Real Music & Real Estate . . .

Yiddishe Cup’s bandleader, Bert Stratton, is Klezmer Guy.
 

He knows about the band biz and – check this out – the real estate biz, too.
 

You may not care about the real estate biz. Hey, you may not care about the band biz. (See you.)
 

This is a blog with a gamy twist. It features tenants with snakes and skunks, and musicians with smoked fish in their pockets.
 

Stratton has written op-eds for the Wall Street Journal, New York Times and Washington Post.


 
 

GERSHY AND TOBY

 

Toby Stratton (1917-1986). Photo 1984.

My father, Toby, took me to a lightning-round tutorial with Cousin Gershy. (Gershy is short for Gershon.) Gershy looked horrible — three strokes and two heart attacks. My dad didn’t look any better. My dad died of leukemia two months later.

Gershy had shotguns, a steer horn and a shalom plaque over the mantle. Gershy said, “You wouldn’t believe it, but I used to be a shtarker (strong guy/bully). Now I’ve got this little curl in the tail — that little something different — that something the new treatment doesn’t cure. You’re in trouble, they say. They say, ‘We can’t straighten out your tail. You’re dead.’ That’s what the doctors tell me.”

My dad didn’t chime in. (The docs guessed my dad had another two years. They were wrong.)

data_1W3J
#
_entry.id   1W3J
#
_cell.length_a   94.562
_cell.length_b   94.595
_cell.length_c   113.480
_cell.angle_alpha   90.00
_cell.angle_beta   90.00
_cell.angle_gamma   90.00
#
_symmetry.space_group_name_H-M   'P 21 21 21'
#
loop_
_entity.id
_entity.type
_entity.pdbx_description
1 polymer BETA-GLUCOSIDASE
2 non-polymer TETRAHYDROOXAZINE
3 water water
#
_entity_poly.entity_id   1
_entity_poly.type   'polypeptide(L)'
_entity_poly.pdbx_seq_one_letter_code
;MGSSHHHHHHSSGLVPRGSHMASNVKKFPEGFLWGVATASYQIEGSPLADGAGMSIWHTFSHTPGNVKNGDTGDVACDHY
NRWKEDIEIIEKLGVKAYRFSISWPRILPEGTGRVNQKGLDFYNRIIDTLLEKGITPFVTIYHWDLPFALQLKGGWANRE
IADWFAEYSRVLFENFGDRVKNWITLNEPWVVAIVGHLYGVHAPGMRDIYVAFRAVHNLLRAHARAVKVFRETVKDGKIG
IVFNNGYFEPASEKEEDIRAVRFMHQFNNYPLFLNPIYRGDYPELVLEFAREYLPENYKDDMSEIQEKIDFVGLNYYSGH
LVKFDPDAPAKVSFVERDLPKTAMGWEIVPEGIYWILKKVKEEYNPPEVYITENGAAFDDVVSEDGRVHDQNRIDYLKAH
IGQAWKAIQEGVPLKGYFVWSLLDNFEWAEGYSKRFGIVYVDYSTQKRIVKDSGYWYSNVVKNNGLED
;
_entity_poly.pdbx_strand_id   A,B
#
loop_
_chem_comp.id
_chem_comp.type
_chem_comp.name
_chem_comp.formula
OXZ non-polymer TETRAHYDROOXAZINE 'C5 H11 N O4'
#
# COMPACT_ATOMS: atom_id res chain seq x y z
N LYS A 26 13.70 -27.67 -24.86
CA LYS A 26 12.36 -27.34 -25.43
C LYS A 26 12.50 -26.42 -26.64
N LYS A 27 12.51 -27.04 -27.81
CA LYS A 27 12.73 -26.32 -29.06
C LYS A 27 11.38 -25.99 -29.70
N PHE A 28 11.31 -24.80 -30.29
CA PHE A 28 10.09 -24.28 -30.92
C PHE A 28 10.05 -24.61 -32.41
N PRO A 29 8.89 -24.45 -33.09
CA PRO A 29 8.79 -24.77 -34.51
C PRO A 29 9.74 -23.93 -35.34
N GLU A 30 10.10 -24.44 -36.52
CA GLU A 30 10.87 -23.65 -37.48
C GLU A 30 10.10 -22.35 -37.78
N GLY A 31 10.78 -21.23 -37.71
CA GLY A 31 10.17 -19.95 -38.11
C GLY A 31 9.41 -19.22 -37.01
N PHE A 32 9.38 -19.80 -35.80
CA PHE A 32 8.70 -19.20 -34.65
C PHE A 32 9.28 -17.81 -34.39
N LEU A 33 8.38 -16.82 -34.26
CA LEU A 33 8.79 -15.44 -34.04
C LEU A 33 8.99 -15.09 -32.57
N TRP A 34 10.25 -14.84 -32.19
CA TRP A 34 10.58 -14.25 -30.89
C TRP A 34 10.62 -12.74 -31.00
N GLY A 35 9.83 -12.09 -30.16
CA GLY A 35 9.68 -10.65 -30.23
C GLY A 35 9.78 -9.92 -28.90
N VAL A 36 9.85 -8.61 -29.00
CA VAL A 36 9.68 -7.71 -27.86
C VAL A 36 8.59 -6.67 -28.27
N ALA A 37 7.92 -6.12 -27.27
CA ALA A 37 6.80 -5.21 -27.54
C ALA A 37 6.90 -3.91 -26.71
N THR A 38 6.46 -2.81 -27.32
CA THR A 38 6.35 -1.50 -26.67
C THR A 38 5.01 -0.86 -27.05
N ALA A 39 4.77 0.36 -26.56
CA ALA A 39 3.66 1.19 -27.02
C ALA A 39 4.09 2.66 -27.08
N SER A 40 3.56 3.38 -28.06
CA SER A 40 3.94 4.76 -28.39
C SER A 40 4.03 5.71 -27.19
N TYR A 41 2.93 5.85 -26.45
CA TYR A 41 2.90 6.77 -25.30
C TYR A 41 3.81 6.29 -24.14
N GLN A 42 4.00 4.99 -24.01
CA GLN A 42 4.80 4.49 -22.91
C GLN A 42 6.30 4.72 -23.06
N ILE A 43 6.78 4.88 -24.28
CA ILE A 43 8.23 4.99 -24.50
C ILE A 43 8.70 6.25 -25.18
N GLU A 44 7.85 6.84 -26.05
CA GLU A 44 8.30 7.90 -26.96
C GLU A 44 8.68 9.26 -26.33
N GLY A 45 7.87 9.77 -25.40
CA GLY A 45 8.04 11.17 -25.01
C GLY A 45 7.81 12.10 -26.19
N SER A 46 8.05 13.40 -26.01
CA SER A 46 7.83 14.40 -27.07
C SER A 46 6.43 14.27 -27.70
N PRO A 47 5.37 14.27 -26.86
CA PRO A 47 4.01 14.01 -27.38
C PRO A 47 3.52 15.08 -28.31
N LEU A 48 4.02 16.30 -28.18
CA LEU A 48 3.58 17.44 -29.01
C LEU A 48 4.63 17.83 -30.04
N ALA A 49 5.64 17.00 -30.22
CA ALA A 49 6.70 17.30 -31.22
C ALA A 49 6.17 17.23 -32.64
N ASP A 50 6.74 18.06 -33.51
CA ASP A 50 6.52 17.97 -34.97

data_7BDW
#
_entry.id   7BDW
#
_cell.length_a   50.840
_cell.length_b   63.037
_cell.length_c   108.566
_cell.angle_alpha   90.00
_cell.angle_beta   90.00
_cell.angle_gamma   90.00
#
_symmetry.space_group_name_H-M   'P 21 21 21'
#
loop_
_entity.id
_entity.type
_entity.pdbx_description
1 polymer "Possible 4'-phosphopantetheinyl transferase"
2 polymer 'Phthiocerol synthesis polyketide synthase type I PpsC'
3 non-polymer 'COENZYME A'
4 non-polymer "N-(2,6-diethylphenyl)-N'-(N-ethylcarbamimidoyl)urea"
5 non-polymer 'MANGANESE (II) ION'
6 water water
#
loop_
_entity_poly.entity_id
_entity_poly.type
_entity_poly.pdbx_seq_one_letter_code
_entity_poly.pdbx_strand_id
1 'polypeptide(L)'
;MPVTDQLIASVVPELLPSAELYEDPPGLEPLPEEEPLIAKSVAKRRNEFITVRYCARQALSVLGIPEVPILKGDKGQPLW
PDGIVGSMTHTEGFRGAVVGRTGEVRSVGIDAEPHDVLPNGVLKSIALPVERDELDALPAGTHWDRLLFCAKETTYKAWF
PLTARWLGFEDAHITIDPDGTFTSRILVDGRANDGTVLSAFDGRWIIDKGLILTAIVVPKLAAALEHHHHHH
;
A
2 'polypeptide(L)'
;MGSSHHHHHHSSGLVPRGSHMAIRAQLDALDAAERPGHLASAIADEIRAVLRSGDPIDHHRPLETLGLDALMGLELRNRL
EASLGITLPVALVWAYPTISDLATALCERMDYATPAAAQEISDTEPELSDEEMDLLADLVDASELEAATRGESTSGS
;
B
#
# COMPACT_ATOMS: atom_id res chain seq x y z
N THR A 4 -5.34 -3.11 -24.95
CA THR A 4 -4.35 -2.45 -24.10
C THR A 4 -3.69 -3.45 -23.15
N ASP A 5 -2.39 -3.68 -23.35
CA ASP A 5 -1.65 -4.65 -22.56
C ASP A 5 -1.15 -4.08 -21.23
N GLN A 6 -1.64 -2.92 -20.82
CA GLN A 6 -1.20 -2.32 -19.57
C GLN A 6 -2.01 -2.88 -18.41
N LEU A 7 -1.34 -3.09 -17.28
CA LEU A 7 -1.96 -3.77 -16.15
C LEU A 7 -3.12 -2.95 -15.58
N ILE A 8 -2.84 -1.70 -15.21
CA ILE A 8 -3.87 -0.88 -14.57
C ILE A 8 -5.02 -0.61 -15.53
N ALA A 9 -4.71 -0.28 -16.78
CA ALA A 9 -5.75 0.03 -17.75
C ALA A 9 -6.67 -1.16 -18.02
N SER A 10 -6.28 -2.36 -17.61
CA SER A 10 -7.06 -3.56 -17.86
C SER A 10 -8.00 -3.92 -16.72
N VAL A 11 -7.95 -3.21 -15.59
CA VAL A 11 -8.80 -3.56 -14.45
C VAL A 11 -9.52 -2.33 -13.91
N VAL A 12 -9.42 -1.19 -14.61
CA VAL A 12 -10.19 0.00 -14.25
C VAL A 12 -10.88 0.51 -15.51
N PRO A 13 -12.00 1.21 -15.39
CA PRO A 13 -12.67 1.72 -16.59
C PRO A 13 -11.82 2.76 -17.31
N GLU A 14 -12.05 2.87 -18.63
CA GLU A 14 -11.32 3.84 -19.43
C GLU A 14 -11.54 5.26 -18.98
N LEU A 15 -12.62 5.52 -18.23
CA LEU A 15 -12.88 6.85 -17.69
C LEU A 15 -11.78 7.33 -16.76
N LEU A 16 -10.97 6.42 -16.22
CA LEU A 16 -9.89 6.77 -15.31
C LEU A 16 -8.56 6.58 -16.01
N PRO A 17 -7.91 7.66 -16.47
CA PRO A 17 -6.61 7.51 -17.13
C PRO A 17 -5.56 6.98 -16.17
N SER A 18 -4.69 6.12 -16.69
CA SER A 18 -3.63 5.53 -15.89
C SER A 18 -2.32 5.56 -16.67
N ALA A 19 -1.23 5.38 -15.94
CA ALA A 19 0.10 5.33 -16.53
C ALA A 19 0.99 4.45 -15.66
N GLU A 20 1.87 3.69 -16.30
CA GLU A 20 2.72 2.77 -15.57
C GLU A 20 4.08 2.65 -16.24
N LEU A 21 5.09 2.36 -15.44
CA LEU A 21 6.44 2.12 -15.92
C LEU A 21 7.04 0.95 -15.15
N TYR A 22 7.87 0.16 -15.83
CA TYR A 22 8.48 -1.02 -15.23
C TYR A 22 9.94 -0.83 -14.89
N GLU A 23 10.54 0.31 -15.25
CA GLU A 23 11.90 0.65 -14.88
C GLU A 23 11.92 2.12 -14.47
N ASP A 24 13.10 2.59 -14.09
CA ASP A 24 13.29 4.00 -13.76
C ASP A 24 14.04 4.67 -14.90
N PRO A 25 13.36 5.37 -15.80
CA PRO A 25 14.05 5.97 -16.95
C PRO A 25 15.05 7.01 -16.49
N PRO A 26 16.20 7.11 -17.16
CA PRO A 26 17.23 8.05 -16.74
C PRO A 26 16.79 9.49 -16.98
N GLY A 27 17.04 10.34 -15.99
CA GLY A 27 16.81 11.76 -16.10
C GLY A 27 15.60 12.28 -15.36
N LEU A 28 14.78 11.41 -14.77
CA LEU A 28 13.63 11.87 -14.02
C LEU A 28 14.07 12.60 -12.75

A gun dealer had sold Gershy the steer horn for $50, and now the gun dealer wanted the steer horn back. “Gun dealers is a funny ballpark,” Gershy said. “He could shoot me, but a deal is a deal. That’s the way it is.”

Gershy owned a shopping strip center on Mayfield Road in Cleveland Heights. (The building had Gable Pharmacy and Bass Lock & Key.)

Gershy’s price was too high, Toby said.

“If the kid is interested,” Gershy said, looking at me. “I’d come down.”

“It’s up to the kid,” Toby said.

“I’ll work with him,” Gershy said.

On the drive home from Gershy’s, Toby said to me, “Gershy has mellowed.”

Mellowed?  Gershy did not seem mellow to me — not part of the Donovan, mellow-yellow ethos.

“And he’s a gonif,” Toby said. “Don’t buy anything from him.”

I didn’t. Instead I bought an apartment building in Lakewood a year later. I bought the Lakewood building because I wanted to prove to myself I could pull the trigger — buy a piece of investment property — without my dad telling me what to do. My dad was dead. I was 36. I bought the apartment building from a man named Chisling. Odd name, right? My dad’s advice would have come in handy.

Yiddishe Cup is part of the Shavuot celebration 7:15-8 pm Tues. (June 11), Park Synagogue, Pepper Pipes, Ohio. We’re doing a 45-minute concert. For more info, click here.

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1 comment

1 Ken Goldberg { 06.05.24 at 9:12 am }

You’re still just a kid, as far as I’m concerned. A “Kiddo,” too….

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